Senators urge global action on cyber bank robbers

U.S. President Barack Obama should raise the issue of online bank robberies and other cyberattacks on the worldwide financial system at the upcoming G20 gathering of global leaders in China, six democratic senators urged this week.

Sen. Mark Warner, D-Virginia, one of six senators who are urging President Barack Obama to raise the issue at the G20 summit this weekend.

President Barack Obama should raise the issue of online bank robberies and other cyberattacks on the worldwide financial system at the upcoming G20 gathering of global leaders in China, six democratic senators urged this week.

“Cyberattacks on financial institutions have accelerated in recent years, creating significant risks for our international financial system and our global economy,” write the senators in a letter released Tuesday.

The news comes as Reuters reports the SWIFT global interbank messaging organization has been warning banks about about new online heists, following the online looting of the Bank of Bangladesh, which lost $81 million when hackers compromised the identity credentials of personnel with access to the SWIFT system, and used that to send transfer orders.


“Customers’ environments have been compromised, and subsequent attempts made to send fraudulent payment instructions,” Reuters quotes a private letter to banks Tuesday from SWIFT. “The threat is persistent, adaptive and sophisticated – and it is here to stay.”

The six senators, Mark Warner of Virginia, Gary Peters and Debbie Stabenow of Michigan, Sherrod Brown of Ohio, Kirsten Gillibrand of New York and Martin Heinrich of New Mexico, write in their letter that the issues “merit attention not only in finance ministries and central banks, but also in executive leadership circles across the globe.”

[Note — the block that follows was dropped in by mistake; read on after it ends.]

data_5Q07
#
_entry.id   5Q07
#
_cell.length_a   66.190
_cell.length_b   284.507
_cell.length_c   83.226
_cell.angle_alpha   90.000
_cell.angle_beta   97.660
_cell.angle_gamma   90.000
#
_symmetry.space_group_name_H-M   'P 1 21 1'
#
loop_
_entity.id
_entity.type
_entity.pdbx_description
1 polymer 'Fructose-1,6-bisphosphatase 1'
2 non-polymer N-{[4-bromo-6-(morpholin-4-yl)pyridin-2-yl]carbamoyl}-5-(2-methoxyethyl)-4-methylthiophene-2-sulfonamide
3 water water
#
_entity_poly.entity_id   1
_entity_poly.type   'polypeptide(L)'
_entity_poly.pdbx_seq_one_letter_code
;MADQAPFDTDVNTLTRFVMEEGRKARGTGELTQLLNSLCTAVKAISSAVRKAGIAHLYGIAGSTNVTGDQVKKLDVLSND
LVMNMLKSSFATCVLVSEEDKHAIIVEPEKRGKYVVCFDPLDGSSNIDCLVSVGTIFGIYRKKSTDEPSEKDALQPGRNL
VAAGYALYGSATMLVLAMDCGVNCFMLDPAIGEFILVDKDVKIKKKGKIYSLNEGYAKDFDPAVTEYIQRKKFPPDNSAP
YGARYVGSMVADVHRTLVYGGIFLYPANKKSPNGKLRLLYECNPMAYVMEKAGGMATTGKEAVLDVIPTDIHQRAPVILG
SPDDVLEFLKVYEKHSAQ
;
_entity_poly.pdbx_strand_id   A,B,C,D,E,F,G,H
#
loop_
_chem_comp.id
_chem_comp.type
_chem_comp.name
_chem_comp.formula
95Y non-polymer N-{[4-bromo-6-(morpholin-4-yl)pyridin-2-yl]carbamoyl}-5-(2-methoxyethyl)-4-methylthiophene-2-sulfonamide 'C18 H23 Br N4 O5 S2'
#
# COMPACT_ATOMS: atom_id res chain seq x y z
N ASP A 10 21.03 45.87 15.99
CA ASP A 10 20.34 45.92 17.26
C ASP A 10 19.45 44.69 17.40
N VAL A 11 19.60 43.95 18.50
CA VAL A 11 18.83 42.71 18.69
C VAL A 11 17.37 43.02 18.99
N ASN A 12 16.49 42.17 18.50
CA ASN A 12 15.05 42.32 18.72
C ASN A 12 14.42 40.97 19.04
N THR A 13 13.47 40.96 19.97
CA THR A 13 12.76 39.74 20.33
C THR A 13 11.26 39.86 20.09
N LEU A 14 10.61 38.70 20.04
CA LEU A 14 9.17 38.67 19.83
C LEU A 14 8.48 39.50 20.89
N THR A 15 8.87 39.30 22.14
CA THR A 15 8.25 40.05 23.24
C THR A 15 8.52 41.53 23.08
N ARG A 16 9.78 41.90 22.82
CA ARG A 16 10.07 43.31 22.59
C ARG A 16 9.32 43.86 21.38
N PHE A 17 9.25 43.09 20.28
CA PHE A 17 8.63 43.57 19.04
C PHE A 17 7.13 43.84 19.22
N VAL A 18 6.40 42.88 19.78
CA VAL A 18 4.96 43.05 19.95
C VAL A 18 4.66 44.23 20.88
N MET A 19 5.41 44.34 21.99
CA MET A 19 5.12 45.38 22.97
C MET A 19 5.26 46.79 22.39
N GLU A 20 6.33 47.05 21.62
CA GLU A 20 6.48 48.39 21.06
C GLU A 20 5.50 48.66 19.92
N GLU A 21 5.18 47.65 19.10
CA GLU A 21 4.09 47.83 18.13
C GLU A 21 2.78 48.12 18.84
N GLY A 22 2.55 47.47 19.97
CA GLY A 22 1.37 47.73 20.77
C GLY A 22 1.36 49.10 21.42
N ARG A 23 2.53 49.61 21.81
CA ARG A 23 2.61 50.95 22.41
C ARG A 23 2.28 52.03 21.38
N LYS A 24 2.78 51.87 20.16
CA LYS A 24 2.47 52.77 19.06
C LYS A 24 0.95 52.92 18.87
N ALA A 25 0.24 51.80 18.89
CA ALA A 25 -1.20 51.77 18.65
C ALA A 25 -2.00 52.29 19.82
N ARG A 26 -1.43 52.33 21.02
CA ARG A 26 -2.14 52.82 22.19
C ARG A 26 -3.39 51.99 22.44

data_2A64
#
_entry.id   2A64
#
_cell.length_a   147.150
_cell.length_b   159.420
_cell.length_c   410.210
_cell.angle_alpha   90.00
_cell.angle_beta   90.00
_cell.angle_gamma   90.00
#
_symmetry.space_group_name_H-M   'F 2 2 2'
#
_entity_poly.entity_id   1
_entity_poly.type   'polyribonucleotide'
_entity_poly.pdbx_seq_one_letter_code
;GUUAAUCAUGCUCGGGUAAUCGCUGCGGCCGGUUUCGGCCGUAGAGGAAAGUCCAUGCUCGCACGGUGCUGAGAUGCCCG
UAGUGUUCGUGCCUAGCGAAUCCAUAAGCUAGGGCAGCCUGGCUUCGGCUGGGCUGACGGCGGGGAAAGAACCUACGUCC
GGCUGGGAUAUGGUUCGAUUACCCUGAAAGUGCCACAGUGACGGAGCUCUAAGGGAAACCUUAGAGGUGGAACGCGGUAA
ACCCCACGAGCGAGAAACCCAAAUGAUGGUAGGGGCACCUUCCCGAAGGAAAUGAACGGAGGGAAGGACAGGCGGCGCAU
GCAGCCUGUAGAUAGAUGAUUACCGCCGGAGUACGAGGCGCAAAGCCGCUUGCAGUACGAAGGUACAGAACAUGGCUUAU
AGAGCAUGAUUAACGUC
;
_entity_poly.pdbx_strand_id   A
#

The letter highlights the systemic risks posed by efforts to undermine the integrity of mechanisms like the SWIFT systems.

“Our financial institutions are connected in order to facilitate global commerce, but cyber criminals — whether independent or state-sponsored — imperil this international system in a way few threats have,” the senators write.

[Read More: North Korean malware linked to Bangladesh bank hack]


Reports this year have linked malware used in the Bangladesh heist to the North Korean hackers who attacked Sony Pictures Entertainment in 2014. But one lawmaker in the Philippines has blamed Chinese hackers, citing a network of Chinese people involved in the routing of the stolen funds through Manila.

“We strongly urge you to work with your counterparts and prioritize this discussion at the G20 leaders level in September,” the senators write of the summit to be held in Hangzhou, China this weekend.

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